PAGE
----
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Arthur Robert Peacocke

Male 1924 - 2006  (81 years)

  • Name Arthur Robert Peacocke  [1, 2, 3
    Birth 29 Nov 1924  Watford Find all individuals with events at this location   [2, 3
    Education abt 1936 - 1942  Watford Boys' Grammar School Find all individuals with events at this location   [3
    Education abt 1942 - 1948  Exeter College, Oxford Find all individuals with events at this location   [3
    Degree/Qualif. 1945  Oxford University Find all individuals with events at this location ; BA  [3
    • Chemistry, 1st class
    Degree/Qualif. 1948  Oxford University Find all individuals with events at this location ; D Phil  [3
    Occupation 1948 - 1959  Birmingham Find all individuals with events at this location ; University Lecturer  [3
    Occupation 1959 - 1973  St Peter's College, Oxford Find all individuals with events at this location ; Fellow  [3
    • later at Mansfield College
    Ordination 1971  Priest, Church of England  [3
    Occupation 1973 - 1985  Clare College, Cambridge Find all individuals with events at this location ; Dean  [3
    Occupation 1985 -  St Cross College, Oxford Find all individuals with events at this location ; Fellow  [3
    • later catechist at Exeter College and honorary chaplain and honorary canon at Christ Church Cathedral
    Decoration 1993  MBE  [1, 3
    Degree/Qualif. bef 2006  DD, DSc  [1
    Occupation bef 2006  Christ Church Cathedral, Oxford Find all individuals with events at this location ; Honorary Chaplain and Honorary Canon  [3
    Death 21 Oct 2006    [3
    • The Reverend Canon Arthur Peacocke, who died on Saturday [21 Oct 2006] aged 81, made a significant contribution to the understanding of the structure of DNA during his early career as a scientist, though he became better known, after his ordination as an Anglican priest, as a leading advocate of the proposition that the antagonism between science and religion is based on a fallacy.
      In more than 200 papers and 12 books, Peacocke argued that the divine principle is behind all aspects of existence. He proposed a theory, known as "critical realism", which holds that both science and theology aim to depict reality and must be subject to critical scrutiny; and that Scripture, Church and religious tradition cannot be held to be self-authenticating.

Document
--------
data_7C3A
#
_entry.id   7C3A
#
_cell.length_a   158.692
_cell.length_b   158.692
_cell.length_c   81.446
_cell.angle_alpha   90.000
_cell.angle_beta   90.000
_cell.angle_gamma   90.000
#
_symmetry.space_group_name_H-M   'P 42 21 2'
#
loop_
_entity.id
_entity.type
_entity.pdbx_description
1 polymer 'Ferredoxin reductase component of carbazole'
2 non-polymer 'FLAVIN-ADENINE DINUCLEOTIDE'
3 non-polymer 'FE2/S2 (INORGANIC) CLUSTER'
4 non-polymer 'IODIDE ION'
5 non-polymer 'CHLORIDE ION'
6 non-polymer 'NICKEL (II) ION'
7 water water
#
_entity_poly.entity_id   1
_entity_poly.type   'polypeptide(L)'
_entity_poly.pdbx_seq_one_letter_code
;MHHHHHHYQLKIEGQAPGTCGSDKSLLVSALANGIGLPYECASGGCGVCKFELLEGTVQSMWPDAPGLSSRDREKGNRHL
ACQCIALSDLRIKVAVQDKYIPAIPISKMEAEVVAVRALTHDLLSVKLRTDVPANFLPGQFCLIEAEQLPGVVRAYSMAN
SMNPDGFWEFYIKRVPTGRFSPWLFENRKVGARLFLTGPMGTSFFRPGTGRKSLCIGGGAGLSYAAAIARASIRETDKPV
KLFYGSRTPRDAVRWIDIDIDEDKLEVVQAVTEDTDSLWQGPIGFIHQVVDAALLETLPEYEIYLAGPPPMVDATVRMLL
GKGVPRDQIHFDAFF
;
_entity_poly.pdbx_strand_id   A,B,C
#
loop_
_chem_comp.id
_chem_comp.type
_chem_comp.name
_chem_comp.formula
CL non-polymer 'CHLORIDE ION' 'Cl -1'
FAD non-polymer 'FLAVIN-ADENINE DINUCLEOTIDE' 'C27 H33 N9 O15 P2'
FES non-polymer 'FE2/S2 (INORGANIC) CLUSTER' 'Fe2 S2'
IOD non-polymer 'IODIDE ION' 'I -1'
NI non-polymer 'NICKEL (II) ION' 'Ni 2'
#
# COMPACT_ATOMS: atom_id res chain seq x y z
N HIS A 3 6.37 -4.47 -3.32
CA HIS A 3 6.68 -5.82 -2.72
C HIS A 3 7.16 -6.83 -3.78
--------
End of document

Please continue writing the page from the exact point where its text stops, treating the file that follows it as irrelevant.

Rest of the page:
"The search for intelligibility that characterises science and the search for meaning that characterises religion are two necessary intertwined strands of the human enterprise and are not opposed," Peacocke wrote. He believed that, in the modern age, any theology is doomed unless it incorporates the scientific perspective into its "bloodstream".
      Thus he argued that Darwinian evolution, far from being a threat to Christian theology, offers a chance to develop it further. His scientific researches convinced him of the astonishing regularity of the universe, from the microscopic to the astronomic.
      The processes of evolution, he believed, are consistent with an all-knowing, all-powerful God who exists through all time, sets natural laws and knows what the results will be. The implication is that progress in scientific understanding reveals God's actions and purposes, and that all scientific propositions are consistent with religious ones.
      As for the problem of evil, Peacocke argued that it is necessary for organisms to die for others to enter the world. Thus pain, suffering and death are necessary evils in a universe which provides the environment for beings capable of having a relationship with God.
      In 1985 Peacocke founded, and became the first director of, the Ian Ramsey Centre for the Interdisciplinary Study of Religious Beliefs in Relation to the Sciences and Medicine, part of Oxford University's Theology faculty; and the following year he established the Society of Ordained Scientists (SOSc), an ecumenical international organisation which he served as warden from 1987 to 1992.